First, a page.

(Waiting till summer wasn't an option... I started this project due to unsafe electrical problems which I've now corrected, but it really wasn't safe to wait.)

It would obviously never stay that way - this is only so I can have heat on during the inspection and such, and during the load center switchout.


ddawg16 01-18-2013 01:50 AM

On your temporary furnace long as the cord is secured to prevent damage and it's just temporary...I don't see it being an issue.

Even if it long as it's done safe, I would suspect the inspector just ignoring it.

Back when I was doing the new load center for my addition, I had a temp feed using SO cord from my existing panel to the new panel....I couldn't finish my 2nd story framing because the feed wires were in the way. When I was getting my new load center inspected we talked about my temp feed....the inspector said that I should have just moved my new wires over to the new panel along with the meter..put a tag on it showing the date and after the POCO came out to 'complete' the switch over...all would have been legal.

A lot of people b!tch about California...but I'm finding that I have it easier here than many other parts of the country.

electures 01-18-2013 07:32 AM

Refer to post #13 in this thread.

Windows 01-18-2013 10:41 AM

I had an inspector at my place yesterday in fact, and he told me flat out he prefers to come out for an inspection as questions arise, rather than at set points where he may have to recommend that work done unsafely be redone.

rrolleston 01-18-2013 05:50 PM

Is that wire 2/0 AL or CU wire?

rrolleston 01-18-2013 05:55 PM


Originally Posted by ddawg16 (Post 1096160)
Believe it or not, there is not extra charge for return inspections.

Around here if you fail and you have to have him come back out you have to pay him.

fdmillion 01-18-2013 11:07 PM

rrolleston: 4/0 AL wire (actually 4/0,4/0,2/0 SER cable) for the service drop to the meter base, and into the house connecting to the main loadcenter. Copper (14/2, 14/3, 12/2, 12/3, etc.) for all the interior wiring.

You have to pay $35 for a reinspect if the inspector has to come out again after a fail. Not too bad actually. Worst part of that is being without power until he can schedule his return, but he does seem like he'll be very thorough as to what you need to fix to pass.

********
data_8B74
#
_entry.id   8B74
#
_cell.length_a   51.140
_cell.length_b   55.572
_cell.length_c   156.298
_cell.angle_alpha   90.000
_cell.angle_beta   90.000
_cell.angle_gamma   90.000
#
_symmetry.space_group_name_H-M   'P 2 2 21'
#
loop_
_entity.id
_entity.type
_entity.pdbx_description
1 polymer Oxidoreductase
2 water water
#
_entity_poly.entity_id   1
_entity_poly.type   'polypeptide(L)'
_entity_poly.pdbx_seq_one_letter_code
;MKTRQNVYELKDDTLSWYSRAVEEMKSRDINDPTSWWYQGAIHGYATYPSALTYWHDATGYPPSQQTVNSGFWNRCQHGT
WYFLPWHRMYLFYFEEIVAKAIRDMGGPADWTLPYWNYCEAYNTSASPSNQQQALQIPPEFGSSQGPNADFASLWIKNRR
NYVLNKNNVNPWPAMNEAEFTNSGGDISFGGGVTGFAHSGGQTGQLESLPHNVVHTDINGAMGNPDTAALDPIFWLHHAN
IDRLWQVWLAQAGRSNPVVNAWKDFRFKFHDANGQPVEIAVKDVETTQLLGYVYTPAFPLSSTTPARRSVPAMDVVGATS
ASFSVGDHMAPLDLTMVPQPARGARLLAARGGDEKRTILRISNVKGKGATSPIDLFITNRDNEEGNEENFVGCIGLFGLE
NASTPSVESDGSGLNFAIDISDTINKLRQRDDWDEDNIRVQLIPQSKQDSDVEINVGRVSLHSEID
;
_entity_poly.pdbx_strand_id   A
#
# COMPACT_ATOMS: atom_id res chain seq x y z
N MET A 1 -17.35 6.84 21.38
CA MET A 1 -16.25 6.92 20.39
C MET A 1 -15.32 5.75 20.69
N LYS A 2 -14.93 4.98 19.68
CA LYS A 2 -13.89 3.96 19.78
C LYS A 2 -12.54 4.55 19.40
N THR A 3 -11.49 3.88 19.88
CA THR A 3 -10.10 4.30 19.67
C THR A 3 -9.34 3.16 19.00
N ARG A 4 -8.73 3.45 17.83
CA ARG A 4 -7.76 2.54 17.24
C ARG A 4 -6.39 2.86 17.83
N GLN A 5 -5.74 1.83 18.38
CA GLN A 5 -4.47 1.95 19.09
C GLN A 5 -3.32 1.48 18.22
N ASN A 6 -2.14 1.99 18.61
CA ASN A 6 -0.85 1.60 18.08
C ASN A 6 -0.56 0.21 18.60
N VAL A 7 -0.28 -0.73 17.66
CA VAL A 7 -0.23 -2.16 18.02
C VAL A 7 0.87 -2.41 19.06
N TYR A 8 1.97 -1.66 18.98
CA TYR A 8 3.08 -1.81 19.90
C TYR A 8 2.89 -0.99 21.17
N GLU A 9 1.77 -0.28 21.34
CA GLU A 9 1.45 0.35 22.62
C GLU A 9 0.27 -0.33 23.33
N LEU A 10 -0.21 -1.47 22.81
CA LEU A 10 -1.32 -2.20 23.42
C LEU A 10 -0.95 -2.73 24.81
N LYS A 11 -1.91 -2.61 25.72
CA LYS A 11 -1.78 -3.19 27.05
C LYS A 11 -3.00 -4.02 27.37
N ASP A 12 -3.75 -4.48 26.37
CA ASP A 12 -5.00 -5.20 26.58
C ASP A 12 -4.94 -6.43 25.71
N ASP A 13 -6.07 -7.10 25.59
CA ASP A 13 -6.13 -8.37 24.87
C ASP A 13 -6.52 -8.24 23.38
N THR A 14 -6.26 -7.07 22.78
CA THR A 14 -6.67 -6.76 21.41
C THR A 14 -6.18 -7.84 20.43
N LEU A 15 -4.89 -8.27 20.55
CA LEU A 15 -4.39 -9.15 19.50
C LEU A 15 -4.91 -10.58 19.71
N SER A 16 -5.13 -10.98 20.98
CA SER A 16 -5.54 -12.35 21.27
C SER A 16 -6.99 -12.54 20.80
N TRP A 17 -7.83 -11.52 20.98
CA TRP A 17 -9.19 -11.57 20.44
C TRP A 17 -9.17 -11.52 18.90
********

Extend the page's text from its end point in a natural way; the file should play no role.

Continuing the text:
My second floor tearout is in progress and my kitchen may need some foundation work so I haven't done any rewiring in those two areas. I obviously didn't want to pull K&T into my loadcenter so I've left those circuits dead, but it did sound like the inspector would be OK with inspecting only the parts that I've finished, approving those parts, and allowing service to be energized to them.

Inspector is off today but works Monday, so going to schedule then! Wish me luck!


rrolleston 01-18-2013 11:32 PM


Originally Posted by fdmillion (Post 1096891)
You have to pay $35 for a reinspect if the inspector has to come out again after a fail. Not too bad actually. Worst part of that is being without power until he can schedule his return, but he does seem like he'll be very thorough as to what you need to fix to pass.

175 for inspection and 90 if he has to return for re inspection.

ddawg16 01-18-2013 11:57 PM

I'm starting to like California even more....

redjr 04-12-2014 06:47 PM

I know this is an old thread, but I thought I could bring it back to life a bit. :) What all is included in a 'rough' inspection? I understand, the framing and electrical are included, but what about insulation that's not covering any other work up? I've had my inspectors back for in progress 'walk-thrus' because I've had questions and they've really been helpful. I'd rather know that I'm doing something wrong than find out about it later! However, I can't recall what they've said about insulation - in or out? On 2 of my existing exterior walls, I've had to remove insulation to put in electrical and he said, just take it back out before the inspection.


brric 04-12-2014 07:43 PM

Inspectors usually get upset when insulation is installed before rough inspections of plumbing, electrical, mechanical and framing.

Jim Port 04-12-2014 07:47 PM

Insulation should not be installed until the rough in inspection for the electrical is finished.

redjr 04-12-2014 07:53 PM


Originally Posted by Jim Port (Post 1336054)
Insulation should not be installed until the rough in inspection for the electrical is finished.

OK. Thanks. I don't want to upset my inspector, but he's been out a couple of times for in-progress visits and likes what he sees. I've only put up a few batts between my ceiling floor joists just to see how it fits. I hope he doesn't mind. :) It's not covering any wiring, or other mechanical items. I have no plumbing and all electrical that I've done is clearly visible.